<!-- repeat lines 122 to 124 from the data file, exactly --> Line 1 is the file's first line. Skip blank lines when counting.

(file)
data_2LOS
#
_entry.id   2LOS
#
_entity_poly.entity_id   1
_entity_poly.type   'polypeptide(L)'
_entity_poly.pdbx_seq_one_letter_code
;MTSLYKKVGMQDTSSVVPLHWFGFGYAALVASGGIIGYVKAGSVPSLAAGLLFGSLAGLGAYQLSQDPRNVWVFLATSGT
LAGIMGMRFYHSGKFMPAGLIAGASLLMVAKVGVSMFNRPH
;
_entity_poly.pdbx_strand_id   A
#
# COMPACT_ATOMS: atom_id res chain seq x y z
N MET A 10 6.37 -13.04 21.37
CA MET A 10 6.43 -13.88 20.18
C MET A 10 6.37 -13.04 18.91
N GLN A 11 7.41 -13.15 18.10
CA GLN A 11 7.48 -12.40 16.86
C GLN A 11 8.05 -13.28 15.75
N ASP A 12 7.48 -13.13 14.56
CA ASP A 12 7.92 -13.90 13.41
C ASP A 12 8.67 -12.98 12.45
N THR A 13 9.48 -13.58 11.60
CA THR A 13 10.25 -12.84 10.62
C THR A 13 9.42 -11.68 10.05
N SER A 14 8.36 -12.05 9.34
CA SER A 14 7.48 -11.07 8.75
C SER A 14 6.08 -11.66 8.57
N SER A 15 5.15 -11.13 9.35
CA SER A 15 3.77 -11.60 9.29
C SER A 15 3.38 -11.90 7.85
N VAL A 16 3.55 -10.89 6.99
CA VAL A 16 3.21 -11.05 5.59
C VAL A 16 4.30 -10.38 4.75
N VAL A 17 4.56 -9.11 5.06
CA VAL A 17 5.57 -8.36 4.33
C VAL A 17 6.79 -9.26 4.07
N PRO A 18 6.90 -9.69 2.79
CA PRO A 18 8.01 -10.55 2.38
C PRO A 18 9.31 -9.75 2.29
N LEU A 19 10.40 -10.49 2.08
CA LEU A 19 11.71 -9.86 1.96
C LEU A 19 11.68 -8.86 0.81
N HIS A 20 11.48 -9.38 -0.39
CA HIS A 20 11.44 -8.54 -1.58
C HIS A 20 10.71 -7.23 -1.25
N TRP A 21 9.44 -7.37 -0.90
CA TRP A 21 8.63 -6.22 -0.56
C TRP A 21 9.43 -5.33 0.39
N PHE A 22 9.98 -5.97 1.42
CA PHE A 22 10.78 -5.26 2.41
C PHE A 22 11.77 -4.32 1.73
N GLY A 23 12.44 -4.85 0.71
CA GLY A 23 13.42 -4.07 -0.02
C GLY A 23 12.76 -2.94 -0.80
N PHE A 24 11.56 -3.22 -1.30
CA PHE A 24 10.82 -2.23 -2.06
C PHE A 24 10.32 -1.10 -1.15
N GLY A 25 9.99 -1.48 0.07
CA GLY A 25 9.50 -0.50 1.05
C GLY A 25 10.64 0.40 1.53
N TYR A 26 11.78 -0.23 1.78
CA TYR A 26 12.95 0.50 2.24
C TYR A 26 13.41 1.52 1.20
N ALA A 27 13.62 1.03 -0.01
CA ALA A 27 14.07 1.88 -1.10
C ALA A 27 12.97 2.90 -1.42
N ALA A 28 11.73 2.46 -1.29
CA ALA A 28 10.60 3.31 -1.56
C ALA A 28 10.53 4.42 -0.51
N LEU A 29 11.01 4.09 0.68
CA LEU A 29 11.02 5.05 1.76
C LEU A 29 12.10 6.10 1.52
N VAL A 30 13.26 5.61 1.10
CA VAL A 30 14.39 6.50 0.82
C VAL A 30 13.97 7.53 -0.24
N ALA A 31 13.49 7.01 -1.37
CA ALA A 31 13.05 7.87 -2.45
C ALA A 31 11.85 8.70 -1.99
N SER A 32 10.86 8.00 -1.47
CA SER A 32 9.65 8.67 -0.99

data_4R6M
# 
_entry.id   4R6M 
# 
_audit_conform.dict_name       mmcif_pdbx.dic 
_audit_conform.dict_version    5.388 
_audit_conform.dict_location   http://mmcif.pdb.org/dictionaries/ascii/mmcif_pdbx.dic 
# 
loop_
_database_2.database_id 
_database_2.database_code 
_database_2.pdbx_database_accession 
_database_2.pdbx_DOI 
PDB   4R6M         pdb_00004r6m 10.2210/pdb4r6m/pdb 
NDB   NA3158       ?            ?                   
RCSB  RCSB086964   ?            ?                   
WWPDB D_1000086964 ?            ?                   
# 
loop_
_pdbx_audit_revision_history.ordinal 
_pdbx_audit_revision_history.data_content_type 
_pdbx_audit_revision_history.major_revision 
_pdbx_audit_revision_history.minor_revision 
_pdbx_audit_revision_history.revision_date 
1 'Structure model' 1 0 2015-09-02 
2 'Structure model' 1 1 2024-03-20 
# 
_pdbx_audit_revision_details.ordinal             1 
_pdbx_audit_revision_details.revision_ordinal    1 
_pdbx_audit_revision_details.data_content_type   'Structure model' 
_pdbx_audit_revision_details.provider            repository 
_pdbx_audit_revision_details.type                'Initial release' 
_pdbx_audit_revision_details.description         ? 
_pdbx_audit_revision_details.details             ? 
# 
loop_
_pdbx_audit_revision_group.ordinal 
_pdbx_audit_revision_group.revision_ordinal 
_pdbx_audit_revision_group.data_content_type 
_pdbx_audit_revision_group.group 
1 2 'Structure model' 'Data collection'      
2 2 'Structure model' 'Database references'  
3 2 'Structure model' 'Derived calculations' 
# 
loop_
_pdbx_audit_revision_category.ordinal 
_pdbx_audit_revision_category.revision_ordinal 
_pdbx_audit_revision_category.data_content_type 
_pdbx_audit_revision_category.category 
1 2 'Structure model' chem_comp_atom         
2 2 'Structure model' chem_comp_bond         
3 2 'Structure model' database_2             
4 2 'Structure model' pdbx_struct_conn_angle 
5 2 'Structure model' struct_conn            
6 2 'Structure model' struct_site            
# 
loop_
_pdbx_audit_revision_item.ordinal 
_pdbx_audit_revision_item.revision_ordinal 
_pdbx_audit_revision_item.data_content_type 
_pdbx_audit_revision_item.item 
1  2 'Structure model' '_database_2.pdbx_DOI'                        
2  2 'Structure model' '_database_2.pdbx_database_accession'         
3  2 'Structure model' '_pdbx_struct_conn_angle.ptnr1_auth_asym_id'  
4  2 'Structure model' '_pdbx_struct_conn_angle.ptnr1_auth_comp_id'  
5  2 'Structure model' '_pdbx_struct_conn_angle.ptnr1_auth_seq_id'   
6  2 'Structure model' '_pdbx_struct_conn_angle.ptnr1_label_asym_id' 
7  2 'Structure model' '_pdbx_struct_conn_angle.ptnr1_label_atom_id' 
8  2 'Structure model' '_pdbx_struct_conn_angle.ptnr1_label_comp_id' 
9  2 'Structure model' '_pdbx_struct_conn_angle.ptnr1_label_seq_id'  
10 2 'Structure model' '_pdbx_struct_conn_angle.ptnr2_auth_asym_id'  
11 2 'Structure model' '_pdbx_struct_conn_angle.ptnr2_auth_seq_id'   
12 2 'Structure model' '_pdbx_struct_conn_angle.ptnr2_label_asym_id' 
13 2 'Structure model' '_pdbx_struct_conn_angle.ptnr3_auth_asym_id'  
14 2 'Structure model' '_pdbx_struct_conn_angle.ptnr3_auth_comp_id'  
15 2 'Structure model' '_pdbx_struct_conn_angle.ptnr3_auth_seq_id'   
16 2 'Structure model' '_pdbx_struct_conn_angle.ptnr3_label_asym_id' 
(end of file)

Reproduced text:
1 2 'Structure model' 'Data collection'      
2 2 'Structure model' 'Database references'  
3 2 'Structure model' 'Derived calculations' 